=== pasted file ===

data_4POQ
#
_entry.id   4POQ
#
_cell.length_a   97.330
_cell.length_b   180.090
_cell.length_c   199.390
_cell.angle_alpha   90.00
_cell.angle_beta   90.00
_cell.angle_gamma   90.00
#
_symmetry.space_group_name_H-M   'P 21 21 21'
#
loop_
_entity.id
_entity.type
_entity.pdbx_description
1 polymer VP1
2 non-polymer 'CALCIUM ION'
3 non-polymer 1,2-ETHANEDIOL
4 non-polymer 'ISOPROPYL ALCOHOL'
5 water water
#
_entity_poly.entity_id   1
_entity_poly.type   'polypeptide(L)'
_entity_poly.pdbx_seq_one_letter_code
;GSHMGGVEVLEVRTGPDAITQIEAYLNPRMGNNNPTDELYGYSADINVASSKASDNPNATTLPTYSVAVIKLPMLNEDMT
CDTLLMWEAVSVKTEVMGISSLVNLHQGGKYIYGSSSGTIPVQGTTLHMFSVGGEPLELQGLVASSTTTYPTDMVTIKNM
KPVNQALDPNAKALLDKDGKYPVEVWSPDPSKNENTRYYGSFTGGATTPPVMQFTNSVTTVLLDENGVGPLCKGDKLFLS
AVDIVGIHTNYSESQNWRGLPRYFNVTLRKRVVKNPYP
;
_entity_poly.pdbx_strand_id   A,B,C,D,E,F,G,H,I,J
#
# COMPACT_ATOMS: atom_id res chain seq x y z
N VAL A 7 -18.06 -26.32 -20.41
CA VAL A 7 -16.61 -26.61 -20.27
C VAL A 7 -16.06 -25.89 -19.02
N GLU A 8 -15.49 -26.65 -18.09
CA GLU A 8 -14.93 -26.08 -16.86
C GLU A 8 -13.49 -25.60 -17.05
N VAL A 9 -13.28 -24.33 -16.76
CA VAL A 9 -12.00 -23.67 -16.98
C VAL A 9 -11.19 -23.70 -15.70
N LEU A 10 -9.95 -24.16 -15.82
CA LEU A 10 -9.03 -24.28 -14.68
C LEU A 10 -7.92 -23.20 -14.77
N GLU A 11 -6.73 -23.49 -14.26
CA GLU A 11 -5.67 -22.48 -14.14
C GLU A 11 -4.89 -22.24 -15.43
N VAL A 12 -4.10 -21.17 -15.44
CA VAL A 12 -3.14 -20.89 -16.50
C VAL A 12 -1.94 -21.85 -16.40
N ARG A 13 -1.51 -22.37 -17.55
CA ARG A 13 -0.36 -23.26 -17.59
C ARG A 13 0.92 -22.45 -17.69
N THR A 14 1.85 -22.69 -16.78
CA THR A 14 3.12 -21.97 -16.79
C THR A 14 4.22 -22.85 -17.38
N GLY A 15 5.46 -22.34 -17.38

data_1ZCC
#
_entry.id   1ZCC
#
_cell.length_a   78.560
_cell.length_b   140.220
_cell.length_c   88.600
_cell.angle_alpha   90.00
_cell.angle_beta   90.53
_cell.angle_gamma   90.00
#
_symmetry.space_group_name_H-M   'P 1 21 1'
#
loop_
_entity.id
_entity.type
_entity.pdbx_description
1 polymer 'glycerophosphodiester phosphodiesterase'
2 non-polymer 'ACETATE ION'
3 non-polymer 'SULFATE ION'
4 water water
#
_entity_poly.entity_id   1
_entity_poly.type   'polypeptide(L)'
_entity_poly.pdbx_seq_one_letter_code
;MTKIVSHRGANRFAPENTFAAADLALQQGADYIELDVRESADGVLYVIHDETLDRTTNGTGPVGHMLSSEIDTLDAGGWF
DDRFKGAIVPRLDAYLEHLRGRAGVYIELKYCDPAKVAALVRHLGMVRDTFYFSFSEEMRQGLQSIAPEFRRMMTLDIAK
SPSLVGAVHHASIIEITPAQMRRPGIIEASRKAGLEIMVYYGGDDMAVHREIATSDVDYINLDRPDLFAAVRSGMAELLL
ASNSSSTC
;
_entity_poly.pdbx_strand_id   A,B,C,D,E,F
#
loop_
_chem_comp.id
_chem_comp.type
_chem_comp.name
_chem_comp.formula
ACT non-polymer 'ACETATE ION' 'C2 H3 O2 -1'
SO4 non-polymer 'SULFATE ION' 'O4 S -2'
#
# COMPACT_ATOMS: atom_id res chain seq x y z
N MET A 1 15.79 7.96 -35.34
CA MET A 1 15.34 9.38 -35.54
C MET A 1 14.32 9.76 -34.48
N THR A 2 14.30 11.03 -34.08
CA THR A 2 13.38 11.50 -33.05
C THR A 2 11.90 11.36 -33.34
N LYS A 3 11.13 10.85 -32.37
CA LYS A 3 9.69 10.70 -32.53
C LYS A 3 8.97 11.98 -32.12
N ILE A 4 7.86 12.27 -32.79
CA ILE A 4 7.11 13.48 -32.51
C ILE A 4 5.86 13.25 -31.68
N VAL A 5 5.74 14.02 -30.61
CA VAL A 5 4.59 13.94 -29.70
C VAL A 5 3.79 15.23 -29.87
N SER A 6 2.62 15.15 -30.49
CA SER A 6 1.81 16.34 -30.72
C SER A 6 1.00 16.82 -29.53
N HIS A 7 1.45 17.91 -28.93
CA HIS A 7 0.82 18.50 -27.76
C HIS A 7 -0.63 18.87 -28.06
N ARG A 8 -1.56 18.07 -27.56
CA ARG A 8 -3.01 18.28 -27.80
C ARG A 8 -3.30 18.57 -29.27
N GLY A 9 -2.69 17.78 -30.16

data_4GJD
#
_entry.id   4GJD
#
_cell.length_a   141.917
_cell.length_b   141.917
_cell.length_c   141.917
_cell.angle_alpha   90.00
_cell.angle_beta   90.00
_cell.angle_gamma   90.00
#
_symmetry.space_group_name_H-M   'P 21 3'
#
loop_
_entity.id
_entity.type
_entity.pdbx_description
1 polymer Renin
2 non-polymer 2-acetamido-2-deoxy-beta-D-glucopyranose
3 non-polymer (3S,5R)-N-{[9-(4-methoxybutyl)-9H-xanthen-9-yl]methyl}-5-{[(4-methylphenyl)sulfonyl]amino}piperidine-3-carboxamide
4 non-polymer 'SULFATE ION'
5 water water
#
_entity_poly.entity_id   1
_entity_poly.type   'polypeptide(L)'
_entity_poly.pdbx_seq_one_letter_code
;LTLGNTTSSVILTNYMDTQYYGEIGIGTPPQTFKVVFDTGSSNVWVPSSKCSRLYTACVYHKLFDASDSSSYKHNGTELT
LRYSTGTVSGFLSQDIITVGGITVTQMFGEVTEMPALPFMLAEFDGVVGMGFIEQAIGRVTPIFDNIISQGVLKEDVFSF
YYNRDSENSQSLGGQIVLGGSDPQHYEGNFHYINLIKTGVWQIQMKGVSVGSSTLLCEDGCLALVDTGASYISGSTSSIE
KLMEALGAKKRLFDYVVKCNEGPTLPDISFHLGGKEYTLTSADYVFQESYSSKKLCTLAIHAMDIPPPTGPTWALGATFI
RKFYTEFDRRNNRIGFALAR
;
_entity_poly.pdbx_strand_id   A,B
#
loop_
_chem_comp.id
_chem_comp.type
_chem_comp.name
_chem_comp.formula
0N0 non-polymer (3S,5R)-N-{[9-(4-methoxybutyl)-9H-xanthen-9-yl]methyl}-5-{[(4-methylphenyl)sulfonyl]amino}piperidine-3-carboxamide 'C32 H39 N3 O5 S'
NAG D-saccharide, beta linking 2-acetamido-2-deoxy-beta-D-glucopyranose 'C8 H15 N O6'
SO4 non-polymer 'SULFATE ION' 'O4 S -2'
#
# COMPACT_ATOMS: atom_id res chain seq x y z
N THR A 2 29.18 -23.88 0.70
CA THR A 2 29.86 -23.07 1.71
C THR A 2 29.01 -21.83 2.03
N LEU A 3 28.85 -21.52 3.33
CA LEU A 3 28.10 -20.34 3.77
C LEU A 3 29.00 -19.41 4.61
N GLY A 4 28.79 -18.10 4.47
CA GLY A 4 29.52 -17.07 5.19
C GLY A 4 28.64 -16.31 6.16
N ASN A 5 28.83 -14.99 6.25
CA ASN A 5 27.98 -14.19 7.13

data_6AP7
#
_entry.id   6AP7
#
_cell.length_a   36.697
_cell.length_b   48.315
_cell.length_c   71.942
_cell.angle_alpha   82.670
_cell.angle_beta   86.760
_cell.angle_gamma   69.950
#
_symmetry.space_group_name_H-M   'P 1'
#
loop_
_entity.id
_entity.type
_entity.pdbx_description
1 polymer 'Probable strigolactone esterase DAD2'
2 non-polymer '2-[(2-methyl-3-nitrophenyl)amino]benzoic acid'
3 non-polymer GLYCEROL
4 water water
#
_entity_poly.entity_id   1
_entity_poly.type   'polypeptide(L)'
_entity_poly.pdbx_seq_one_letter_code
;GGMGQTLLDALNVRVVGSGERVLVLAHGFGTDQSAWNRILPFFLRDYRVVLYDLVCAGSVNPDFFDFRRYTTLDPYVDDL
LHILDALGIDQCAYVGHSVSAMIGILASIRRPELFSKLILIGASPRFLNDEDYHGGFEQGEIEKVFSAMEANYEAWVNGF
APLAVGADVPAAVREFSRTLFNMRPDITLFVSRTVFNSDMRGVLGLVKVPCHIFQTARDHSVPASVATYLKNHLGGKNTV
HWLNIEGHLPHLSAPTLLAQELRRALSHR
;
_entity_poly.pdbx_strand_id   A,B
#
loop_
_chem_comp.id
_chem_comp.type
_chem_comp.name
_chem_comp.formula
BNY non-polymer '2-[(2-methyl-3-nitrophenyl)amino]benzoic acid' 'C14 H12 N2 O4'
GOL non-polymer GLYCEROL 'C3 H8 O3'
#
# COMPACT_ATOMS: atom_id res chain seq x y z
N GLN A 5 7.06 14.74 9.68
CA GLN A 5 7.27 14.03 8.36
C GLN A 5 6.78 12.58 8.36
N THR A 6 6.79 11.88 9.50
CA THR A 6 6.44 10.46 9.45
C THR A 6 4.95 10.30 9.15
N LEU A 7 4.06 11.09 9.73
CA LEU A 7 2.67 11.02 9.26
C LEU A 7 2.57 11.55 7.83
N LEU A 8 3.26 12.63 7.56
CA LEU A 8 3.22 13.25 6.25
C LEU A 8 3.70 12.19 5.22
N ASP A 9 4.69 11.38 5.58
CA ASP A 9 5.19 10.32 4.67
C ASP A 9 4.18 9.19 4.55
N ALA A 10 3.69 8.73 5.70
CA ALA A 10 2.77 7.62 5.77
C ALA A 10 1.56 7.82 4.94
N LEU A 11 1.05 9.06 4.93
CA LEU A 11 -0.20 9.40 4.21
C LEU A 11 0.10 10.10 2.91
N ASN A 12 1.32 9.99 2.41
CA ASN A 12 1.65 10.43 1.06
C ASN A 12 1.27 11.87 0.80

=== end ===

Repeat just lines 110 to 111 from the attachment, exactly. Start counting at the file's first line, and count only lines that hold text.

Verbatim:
N ILE A 4 7.86 12.27 -32.79
CA ILE A 4 7.11 13.48 -32.51